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Steamed Wontons in Chili Broth

Forget takeout , make dumplings at home instead

This recipe is courtesy of Essential Chinese Cooking by Jeremy Pang.

“When it comes to learning about Chinese dumplings, wontons are the best starting point. The dough comes ready-made, either fresh or frozen in most Asian grocery stores, and is very much like an egg pasta — made from egg, a medium- to high-gluten wheat flour (similar to all-purpose flour), hot water, and oil. The method of folding below creates a shape much like a gold ingot (pre-twentieth century Chinese currency) and it is said that if you can fold your wontons in such a shape, you are giving your friends and family plenty of good wealth for years to come!” — Jeremy Pang

If you like dumpling you might also like this recipe for Pork and Chive Dumplings


  • 1 garlic clove
  • 1 scallion
  • A large handful of cilantro, plus extra to garnish
  • 10 to 15 Chinese chives
  • 3 dried shiitake mushrooms, drained and soaked
  • 2 leaves of napa cabbage
  • 5 1/4 Ounces raw tiger shrimp (optional), peeled and deveined
  • 1 Tablespoon light soy sauce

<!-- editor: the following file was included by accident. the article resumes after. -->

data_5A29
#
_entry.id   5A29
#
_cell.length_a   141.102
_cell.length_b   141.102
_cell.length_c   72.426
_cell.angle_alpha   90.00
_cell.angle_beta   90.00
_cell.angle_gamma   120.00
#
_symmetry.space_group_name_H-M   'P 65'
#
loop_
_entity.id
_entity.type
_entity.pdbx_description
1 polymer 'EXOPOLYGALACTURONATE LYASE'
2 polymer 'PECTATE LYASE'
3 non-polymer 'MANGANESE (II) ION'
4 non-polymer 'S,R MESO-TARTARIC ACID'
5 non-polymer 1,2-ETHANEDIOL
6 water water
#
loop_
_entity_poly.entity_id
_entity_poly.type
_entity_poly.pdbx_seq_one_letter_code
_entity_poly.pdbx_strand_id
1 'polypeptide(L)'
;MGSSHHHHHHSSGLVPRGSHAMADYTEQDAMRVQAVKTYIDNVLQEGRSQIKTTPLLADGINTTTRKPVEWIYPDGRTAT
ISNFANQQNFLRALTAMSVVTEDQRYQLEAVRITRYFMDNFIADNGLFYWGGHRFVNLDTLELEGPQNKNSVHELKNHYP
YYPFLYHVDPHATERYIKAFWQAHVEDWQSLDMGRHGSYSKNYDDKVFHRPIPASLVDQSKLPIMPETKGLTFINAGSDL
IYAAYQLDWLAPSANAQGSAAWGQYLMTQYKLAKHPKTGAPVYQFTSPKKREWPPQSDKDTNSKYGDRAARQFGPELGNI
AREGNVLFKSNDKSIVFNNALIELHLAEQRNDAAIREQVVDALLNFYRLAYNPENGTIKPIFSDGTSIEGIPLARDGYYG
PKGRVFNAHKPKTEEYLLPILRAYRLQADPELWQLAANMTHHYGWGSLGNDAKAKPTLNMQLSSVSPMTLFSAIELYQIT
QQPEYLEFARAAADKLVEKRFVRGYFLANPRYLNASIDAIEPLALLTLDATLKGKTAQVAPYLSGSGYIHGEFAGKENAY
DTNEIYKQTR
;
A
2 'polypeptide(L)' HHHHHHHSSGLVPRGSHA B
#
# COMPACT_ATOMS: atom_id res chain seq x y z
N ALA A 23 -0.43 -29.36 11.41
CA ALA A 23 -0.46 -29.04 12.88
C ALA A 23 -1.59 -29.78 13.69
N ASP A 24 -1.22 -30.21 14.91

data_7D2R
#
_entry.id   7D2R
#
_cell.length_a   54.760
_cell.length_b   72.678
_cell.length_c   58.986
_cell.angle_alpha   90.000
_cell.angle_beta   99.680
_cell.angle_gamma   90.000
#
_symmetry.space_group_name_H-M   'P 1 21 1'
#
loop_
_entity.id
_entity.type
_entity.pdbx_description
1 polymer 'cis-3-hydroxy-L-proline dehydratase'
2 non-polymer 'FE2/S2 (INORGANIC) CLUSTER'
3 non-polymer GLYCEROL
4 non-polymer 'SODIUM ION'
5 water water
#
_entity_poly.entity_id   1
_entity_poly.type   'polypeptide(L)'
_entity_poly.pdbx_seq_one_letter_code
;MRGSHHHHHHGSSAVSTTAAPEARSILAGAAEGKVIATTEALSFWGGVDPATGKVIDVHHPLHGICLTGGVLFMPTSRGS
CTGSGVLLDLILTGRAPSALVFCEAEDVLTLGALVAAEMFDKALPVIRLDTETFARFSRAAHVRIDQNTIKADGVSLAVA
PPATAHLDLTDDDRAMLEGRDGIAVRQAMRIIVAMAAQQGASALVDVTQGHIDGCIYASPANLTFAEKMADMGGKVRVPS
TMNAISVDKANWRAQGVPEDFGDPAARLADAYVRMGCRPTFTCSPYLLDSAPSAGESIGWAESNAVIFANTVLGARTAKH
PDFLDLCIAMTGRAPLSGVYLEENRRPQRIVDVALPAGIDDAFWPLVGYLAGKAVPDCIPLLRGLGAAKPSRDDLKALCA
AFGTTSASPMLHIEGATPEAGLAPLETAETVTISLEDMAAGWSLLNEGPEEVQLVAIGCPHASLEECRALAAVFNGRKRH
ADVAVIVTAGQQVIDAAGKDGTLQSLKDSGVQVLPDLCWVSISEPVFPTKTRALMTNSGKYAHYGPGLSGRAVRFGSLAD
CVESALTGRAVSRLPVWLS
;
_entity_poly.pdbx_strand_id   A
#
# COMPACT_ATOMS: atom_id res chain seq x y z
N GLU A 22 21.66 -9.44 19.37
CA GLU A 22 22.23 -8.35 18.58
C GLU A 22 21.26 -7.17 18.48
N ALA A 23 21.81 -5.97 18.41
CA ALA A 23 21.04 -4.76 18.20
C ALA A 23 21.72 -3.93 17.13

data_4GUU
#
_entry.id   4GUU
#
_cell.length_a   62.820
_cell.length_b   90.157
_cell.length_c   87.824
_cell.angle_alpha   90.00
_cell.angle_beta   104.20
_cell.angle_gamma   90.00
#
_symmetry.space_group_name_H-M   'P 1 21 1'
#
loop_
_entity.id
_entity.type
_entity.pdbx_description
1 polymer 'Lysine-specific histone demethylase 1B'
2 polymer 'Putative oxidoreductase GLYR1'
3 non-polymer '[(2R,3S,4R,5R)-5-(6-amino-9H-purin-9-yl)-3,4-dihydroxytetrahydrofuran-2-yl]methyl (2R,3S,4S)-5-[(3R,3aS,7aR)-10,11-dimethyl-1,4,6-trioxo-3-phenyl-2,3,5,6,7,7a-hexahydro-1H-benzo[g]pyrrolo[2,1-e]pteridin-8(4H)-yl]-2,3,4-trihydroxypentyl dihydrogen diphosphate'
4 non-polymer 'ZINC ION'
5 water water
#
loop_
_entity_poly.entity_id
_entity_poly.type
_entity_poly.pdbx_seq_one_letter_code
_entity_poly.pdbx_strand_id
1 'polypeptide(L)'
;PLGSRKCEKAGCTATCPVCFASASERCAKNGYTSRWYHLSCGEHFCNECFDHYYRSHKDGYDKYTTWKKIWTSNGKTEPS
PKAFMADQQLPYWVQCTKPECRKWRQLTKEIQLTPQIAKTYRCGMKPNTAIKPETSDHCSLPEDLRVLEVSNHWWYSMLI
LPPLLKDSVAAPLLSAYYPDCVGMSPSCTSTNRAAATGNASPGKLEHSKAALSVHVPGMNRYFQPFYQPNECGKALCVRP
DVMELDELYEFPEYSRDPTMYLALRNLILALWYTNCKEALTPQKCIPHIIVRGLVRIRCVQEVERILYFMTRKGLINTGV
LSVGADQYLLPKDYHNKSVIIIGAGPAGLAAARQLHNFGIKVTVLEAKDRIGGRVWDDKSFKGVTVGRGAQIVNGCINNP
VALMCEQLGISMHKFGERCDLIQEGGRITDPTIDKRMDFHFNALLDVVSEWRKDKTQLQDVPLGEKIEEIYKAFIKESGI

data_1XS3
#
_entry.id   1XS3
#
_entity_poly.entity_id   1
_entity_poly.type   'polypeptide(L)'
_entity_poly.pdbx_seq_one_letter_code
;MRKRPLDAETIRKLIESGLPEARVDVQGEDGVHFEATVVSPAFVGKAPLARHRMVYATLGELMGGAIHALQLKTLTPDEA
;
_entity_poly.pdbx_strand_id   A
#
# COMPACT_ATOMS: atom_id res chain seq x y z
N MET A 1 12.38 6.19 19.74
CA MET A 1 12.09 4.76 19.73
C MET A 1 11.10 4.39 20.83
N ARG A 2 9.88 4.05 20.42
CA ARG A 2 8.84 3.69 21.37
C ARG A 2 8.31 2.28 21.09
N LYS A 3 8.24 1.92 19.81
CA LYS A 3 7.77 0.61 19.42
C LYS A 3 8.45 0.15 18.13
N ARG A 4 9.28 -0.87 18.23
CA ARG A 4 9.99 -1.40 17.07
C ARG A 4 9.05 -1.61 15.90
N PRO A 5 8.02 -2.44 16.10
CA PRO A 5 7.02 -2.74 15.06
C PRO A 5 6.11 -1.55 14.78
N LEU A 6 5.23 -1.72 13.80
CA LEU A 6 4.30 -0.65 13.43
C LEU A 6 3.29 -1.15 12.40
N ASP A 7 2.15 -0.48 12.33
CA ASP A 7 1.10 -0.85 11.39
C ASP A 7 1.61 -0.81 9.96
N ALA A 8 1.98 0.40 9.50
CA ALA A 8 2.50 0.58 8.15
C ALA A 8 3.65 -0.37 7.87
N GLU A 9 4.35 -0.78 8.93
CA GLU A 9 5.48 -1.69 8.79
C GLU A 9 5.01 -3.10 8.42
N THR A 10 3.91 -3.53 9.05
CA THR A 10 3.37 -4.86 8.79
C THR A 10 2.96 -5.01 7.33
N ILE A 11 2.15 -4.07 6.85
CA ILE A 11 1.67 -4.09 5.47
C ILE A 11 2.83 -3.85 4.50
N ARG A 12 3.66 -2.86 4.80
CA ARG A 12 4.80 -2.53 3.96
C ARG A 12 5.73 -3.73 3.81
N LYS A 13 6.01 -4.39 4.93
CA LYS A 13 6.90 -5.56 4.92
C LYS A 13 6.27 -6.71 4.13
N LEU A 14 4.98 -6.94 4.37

• 1/2 Teaspoon granulated sugar
  • 2 Teaspoons sesame oil
  • 20 wonton pastries
  • 7/8 Cups chicken broth
  • 1/2 Cup oyster sauce
  • 2 Teaspoons Chiu Chow chili oil


Mince the garlic, scallion, cilantro, Chinese chives, soaked shiitake mushrooms, and napa leaves and place in a mixing bowl.

Finely dice the shrimp (if using) and add to the mixing bowl along with the soy sauce, sugar, and sesame oil.

Mix everything together.


Place 1 teaspoon of filling in the center of each dough. Using the tip of your finger, wet all sides of the dough with cold water.

Fold the bottom corner over the filling to the top corner and press the dumpling down to seal all sides (to form a triangle).

Holding the base of the filling with your thumbs, pull the 2 corners of the triangle toward each other (in the school, we like to call this the “Dark Knight Rising” as it looks roughly like a Batman shape).

Overlap the ends and press together to form a “gold ingot / trough” shape. Set aside and fold the rest of the wontons the same way.


Place all the wontons in a large, deep bowl.

Bring the chicken broth to a simmer in a saucepan, then stir in the oyster sauce and chili oil.

Pour the broth ingredients over the wontons.

Set the wok up with a steamer stand and fill with boiling water to a third of the way up the sides.

Put the wonton bowl into the wok, cover with a lid, and steam for 6 to 8 minutes until the wontons have shriveled slightly and are cooked through.

Remove from the wok and serve garnished with a little chopped cilantro.



Dumplings like these can be kept in the freezer once made. They must be cooked from frozen for 2 minutes longer than the recommended cooking time when cooking fresh, rather than allowing them to thaw out and lose their shape.


Recipes adapted with permission from Essential Chinese Cooking by Jeremy Pang (Quadrille, September 2016, RRP $24.95 hardcover).